Major / Minor axis of an ellipse
Major axis: The longest diameter of an ellipse.
Minor axis: The shortest diameter of an ellipse.
Try this Drag any orange dot. The ellipse changes shape as you change the length of the major or minor axis.

The major and minor axes of an ellipse are diameters (lines through the center) of the ellipse. The major axis is the longest diameter and the minor axis the shortest. If they are equal in length then the ellipse is a circle. Drag any orange dot in the figure above until this is the case.

Each axis is the perpendicular bisector of the other. That is, each axis cuts the other into two equal parts, and each axis crosses the other at right angles.

The focus points always lie on the major (longest) axis, spaced equally each side of the center. See Foci (focus points) of an ellipse

Calculating the axis lengths

Recall that an ellipse is defined by the position of the two focus points (foci) and the sum of the distances from them to any point on the ellipse. (See Ellipse definition and properties). Referring to the figure on the right, if you were drawing an ellipse using the string and pin method, the string length would be a+b, and the distance between the pins would be f.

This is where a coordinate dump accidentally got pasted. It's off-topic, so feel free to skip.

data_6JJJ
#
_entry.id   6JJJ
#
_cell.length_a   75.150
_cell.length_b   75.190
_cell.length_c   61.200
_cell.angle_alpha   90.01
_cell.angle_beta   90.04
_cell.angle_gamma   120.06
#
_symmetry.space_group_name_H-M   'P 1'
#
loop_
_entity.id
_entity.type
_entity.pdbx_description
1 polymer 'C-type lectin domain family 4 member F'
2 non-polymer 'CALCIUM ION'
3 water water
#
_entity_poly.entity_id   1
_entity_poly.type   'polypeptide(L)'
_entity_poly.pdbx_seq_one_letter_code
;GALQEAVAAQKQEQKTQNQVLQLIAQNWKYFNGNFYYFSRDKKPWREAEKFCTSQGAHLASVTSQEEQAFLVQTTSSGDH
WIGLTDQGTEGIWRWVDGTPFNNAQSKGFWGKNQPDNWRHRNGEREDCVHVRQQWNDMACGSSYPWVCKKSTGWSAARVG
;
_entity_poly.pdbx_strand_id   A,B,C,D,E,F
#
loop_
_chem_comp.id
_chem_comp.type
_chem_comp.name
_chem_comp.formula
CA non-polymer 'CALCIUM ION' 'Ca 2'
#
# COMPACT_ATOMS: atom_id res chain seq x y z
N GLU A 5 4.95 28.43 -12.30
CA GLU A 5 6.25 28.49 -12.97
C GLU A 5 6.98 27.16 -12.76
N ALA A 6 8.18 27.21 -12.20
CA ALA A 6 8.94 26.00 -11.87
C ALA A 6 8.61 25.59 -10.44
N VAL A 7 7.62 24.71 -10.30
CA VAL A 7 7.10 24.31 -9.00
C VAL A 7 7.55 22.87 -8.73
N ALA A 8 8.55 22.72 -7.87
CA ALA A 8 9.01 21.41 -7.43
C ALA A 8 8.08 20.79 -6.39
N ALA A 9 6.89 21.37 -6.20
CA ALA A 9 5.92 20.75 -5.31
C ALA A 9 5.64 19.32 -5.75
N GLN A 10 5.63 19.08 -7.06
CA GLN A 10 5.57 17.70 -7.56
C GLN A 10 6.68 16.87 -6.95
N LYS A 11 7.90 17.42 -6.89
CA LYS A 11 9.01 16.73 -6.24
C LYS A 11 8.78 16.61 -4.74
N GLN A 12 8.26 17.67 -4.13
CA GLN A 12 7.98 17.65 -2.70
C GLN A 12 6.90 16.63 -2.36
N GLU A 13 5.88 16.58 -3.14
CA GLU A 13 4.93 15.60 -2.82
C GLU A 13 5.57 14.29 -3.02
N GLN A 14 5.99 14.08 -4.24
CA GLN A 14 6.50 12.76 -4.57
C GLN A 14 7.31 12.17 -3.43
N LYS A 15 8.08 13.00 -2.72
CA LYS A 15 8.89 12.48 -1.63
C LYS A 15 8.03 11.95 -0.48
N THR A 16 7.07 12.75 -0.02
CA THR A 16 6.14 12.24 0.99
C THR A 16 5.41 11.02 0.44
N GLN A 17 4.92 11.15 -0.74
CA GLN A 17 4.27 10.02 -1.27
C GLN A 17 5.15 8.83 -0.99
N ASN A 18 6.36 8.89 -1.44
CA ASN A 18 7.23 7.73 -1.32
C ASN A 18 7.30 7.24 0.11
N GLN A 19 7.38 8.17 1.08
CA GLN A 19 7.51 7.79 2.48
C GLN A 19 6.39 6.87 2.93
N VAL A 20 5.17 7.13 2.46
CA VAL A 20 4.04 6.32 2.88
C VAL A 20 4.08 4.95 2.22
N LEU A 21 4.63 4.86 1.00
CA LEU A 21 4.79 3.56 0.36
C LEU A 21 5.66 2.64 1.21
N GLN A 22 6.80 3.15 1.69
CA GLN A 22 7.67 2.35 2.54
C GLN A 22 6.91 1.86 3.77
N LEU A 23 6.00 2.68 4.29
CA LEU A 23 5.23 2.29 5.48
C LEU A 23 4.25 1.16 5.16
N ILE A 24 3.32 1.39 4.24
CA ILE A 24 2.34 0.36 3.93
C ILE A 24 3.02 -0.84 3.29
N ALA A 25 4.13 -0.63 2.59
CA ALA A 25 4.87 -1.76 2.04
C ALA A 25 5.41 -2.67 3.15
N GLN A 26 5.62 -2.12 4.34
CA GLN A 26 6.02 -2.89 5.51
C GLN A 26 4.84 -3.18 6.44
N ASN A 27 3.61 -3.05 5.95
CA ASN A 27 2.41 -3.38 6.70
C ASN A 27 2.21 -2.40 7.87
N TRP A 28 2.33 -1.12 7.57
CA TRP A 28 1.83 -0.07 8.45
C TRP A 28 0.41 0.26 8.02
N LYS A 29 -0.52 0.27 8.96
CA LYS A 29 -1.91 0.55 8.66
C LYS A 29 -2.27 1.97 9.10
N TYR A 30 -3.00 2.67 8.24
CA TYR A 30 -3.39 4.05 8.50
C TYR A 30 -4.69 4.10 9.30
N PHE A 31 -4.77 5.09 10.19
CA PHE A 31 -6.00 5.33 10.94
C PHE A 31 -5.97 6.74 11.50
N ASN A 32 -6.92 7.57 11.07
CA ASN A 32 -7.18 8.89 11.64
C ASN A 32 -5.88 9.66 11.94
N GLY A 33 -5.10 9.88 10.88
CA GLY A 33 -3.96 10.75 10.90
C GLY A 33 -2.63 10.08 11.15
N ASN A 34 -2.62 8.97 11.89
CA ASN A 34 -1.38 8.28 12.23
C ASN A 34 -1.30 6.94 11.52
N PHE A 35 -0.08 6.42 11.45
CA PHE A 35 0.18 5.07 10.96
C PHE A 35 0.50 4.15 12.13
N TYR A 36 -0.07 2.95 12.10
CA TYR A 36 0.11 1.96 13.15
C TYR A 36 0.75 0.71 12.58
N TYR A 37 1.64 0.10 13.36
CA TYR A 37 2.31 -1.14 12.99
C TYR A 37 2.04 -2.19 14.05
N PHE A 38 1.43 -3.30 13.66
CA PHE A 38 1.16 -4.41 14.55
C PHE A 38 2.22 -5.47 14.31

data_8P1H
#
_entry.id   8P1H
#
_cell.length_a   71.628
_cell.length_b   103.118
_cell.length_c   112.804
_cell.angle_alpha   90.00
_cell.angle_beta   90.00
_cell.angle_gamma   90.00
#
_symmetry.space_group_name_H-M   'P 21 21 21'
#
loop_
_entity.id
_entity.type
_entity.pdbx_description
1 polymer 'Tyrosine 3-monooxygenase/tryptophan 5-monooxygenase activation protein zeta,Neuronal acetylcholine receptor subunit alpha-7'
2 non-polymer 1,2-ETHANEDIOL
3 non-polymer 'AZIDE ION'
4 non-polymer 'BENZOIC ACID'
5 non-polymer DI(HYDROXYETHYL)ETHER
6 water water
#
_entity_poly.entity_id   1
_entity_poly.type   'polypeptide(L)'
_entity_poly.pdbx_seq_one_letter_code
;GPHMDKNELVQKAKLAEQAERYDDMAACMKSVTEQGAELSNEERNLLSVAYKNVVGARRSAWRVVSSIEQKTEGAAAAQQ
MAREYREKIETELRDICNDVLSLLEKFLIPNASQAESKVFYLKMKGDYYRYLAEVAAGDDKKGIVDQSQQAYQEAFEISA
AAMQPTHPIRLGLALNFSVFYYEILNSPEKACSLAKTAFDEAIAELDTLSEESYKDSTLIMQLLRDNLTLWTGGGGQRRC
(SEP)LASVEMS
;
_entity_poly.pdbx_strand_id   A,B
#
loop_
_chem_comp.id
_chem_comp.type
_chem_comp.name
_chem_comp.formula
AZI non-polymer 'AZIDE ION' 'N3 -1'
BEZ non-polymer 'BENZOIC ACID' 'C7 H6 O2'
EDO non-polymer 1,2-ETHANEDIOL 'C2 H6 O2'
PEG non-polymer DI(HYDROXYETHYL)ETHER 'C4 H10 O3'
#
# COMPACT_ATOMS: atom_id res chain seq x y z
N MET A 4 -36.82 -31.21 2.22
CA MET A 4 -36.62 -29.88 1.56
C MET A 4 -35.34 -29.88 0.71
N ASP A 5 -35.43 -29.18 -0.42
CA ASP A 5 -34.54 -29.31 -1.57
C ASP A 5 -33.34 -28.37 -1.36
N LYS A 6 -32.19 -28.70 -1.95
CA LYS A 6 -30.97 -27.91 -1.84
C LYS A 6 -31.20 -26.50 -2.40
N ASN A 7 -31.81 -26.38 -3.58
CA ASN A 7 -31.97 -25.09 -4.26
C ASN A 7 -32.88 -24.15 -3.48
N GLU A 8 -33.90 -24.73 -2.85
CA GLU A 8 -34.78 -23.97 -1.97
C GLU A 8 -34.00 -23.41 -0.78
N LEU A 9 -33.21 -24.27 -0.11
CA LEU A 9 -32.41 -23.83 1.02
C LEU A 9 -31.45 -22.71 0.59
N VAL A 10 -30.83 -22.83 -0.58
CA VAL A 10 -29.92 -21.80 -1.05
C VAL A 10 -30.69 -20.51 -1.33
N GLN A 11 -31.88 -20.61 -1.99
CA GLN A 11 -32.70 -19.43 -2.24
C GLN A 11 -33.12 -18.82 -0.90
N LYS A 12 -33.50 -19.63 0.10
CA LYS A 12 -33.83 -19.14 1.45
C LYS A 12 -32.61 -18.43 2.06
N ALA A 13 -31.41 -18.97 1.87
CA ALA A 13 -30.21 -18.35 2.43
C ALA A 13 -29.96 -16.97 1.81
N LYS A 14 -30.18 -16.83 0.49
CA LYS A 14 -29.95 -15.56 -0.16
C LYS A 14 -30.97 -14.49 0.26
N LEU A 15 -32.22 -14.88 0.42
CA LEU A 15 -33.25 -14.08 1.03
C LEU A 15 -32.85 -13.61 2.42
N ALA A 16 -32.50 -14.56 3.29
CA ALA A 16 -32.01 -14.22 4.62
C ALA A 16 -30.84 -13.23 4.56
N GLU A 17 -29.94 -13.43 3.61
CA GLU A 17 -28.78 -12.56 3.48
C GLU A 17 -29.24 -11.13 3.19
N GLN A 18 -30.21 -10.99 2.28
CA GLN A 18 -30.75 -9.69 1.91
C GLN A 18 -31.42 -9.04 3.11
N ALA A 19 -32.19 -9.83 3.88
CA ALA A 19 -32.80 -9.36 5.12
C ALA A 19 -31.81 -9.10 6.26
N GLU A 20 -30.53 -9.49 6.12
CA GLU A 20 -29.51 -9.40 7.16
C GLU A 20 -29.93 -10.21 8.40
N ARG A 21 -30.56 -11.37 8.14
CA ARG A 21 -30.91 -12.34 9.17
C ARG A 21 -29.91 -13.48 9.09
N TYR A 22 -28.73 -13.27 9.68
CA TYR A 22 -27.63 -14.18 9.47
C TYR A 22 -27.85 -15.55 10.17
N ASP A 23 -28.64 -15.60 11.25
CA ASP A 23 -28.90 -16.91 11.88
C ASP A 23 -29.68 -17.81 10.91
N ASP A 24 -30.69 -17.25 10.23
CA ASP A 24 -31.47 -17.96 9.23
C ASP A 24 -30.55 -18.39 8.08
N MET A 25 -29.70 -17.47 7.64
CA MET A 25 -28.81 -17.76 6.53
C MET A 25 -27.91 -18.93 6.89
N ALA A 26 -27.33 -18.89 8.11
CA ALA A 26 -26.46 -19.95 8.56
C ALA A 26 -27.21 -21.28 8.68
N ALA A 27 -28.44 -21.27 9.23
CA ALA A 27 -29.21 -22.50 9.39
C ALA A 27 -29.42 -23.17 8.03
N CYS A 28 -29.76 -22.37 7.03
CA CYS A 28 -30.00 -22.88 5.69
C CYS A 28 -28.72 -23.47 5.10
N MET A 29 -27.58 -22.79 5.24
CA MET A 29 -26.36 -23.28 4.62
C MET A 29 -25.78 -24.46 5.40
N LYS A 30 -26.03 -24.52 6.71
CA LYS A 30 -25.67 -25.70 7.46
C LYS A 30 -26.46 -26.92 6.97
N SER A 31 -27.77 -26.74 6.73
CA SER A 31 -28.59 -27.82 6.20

The length of the minor axis

is given by the formula: where
f  is the distance between foci
a,b  are the distances from each focus to any point on the ellipse.

The length of the major axis

is given by the formula: where
a,b  are the distances from each focus to any point on the ellipse
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